And he is a good writer.
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4 of 4 people found the following review helpful By David C. Schroeder on July 17, 2009
Format: Hardcover
I came to this book after a few months of reading the posts and conversations at the blog launched in conjunction with the book - [..] . I had found the ideas on the blog very thought provoking and helpful in my own wrestling with faith and culture.

The title of the book struck me as if it were going to be something of a book on apologetics. I'm fine with books on apologetics but so often those books, while articulating clear reasons for belief, do very little redemptive or helpful beyond that. Thankfully this was not one of those kinds of books!

There seems to be 2 prominent views these days on faith and culture. One version sees the surrounding culture as something that must be pulled away from, that the culture itself is an evil and corrupting force and is the arch enemy of those of faith. This view fails to take into account its own cultural baggage.
The other view in our world these days sees the culture as something which Christians must very much engage or at least account for in Church. While this view of church has shown some promise it has also very much had its pitfalls as some have sought so much to be culturally relevant that they have lost the very distinctive of what being a Christ-Follower is all about.

Enter Dave Schmelzer...
'Schmelzer makes the case very convincingly that each of us has cultural baggage, Christian, secular or otherwise, that can be detrimental to following Jesus, but that rather than fighting over issues of one culture over and against another he argues simply for the experience of God wherever a person may be. The way Schmezer sees it is that God wants us to experience him and that each time we do it validates our journey towards Christ.
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3 of 3 people found the following review helpful By A. Mendes-sheldon on July 10, 2008
Format: Hardcover
Great reading for just about everyone - believers, unbelievers, with faith, no faith, you name it! Dave's conversational tone is inviting. He is witty, yet quite profound and thought provoking. Like Jesus, Dave offers a non judgmental religious perspective. He successfully depicts a God who is pretty much alive and available to all who simply believe and seek Him.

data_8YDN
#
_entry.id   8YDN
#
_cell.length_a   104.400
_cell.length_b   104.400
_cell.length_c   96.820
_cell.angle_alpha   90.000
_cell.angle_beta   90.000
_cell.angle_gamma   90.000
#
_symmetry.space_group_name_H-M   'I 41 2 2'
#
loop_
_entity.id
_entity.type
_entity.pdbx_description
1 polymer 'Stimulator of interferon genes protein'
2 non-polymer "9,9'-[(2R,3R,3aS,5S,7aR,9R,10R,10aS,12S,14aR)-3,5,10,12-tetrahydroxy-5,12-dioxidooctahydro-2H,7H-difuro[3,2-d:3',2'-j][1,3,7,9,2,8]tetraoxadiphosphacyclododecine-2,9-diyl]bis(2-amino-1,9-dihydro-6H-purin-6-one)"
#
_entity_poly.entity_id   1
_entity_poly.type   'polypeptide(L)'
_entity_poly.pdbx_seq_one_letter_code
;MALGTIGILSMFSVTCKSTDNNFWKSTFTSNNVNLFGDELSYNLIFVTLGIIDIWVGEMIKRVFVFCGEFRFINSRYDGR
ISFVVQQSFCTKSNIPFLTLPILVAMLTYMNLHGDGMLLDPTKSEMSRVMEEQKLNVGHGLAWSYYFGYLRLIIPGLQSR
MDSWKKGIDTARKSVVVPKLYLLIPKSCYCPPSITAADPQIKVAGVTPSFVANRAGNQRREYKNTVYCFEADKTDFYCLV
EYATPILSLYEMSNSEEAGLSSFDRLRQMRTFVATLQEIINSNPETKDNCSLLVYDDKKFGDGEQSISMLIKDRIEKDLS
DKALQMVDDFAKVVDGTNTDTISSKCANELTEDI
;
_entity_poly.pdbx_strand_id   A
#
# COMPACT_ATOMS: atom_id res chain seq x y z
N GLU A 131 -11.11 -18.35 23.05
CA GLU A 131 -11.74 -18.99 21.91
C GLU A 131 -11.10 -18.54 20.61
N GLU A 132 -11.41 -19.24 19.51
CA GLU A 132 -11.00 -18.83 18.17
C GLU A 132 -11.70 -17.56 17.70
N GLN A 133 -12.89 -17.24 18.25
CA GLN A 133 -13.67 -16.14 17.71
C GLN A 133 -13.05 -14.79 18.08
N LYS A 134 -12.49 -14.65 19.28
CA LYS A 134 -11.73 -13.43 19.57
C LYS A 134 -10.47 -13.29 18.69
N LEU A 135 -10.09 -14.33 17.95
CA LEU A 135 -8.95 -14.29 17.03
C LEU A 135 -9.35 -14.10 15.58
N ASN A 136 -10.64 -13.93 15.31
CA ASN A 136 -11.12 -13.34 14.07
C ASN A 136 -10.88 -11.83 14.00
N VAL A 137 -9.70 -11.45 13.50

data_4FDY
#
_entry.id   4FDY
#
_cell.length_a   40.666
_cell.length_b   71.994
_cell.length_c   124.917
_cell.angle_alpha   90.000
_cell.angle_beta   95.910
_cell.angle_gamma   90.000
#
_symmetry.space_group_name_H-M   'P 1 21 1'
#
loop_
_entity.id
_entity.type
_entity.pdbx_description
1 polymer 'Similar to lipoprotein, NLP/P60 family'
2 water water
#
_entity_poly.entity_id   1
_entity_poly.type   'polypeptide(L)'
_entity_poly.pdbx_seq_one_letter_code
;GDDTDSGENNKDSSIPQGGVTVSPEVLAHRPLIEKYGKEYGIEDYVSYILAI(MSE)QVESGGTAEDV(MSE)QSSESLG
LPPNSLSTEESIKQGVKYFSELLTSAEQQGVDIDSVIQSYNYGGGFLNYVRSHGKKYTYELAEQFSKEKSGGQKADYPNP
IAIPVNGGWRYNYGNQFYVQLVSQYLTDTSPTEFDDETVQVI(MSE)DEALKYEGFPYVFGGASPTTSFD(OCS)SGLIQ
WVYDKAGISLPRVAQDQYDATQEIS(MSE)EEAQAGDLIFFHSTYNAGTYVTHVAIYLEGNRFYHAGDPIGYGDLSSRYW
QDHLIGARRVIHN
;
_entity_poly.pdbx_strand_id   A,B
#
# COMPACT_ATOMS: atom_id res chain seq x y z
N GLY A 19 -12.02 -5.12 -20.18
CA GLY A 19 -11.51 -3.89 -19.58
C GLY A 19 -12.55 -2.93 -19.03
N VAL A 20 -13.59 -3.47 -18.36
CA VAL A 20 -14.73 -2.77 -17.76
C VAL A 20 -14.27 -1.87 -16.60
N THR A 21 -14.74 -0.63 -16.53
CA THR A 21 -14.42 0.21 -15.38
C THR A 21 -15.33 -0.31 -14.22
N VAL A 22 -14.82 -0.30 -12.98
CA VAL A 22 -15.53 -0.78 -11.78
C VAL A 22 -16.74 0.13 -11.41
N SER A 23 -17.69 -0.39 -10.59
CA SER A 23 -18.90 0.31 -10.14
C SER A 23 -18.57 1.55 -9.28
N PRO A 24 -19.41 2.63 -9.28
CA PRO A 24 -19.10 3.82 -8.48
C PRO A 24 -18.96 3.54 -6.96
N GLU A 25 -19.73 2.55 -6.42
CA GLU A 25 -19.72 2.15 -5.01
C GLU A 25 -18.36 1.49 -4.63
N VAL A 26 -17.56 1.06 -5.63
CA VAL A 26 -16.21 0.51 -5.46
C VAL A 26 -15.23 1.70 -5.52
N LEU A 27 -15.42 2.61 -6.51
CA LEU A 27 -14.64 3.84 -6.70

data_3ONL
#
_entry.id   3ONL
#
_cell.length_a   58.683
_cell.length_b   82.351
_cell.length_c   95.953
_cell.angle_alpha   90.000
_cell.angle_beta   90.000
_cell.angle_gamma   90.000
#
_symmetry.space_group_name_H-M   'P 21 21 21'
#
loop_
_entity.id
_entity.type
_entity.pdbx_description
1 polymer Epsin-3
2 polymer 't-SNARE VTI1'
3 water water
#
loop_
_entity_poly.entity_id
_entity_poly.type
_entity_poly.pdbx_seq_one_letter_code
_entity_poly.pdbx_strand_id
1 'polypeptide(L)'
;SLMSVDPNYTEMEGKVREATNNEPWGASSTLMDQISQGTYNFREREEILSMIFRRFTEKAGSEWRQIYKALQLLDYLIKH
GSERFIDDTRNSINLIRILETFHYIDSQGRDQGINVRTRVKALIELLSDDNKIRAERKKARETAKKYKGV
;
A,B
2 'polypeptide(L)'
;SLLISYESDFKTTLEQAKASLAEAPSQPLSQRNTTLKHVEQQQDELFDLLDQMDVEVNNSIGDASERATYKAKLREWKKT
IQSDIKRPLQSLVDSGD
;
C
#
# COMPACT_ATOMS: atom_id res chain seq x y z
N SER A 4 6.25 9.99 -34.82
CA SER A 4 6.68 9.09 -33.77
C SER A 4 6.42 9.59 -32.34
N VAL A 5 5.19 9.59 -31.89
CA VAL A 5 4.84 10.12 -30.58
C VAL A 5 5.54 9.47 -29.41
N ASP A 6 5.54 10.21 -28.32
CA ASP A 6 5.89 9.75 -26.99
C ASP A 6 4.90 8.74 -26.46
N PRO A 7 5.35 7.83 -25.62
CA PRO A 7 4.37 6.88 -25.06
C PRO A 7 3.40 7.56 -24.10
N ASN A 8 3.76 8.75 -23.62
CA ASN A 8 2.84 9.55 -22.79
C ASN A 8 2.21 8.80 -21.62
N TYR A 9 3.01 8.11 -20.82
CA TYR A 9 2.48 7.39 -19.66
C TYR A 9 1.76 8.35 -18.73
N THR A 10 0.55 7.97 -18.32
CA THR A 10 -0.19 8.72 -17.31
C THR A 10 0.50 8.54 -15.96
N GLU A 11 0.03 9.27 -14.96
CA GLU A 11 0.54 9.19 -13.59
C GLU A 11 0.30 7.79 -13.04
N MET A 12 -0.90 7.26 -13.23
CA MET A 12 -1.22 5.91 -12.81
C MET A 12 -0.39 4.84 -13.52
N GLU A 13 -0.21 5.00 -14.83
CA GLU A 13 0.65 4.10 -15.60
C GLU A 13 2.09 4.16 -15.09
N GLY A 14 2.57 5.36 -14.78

After reading this book you will know that following this God is much easier than a lot of religious and preachers impose. (Thank God for such a guilty free, pleasant "religious" perspective for a change!)
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11 of 15 people found the following review helpful By hessa on June 13, 2009
Format: Hardcover
Pastor Dave is a guy who has helped to build a thriving Christian organization in the heart of skeptical Cambridge, Massachusetts. The title and jacket make this book sound like a really progressive, spiritual approach to Christianity. For the first few chapters, it lives up to that promise. Both the writing style and the approach to Christianity are very intimate, emphasizing one's personal relationship with God over the rules and structures of any formal religion.

The book lost me when it turned into a memoir of sorts, focusing too much on the author's own experiences instead of greater spiritual truths. I was also disgusted with his petty comments about atheists, particularly broad generalizations about how atheists are joyless people. Huh? Since when were stereotypes a part of spiritual enlightenment? I was looking for a book that could draw people in with its accepting attitudes, and ultimately I ended with a lot of "Jesus Saves" stuff that felt familiar, not fresh. Given the strong opening, I was very disappointed!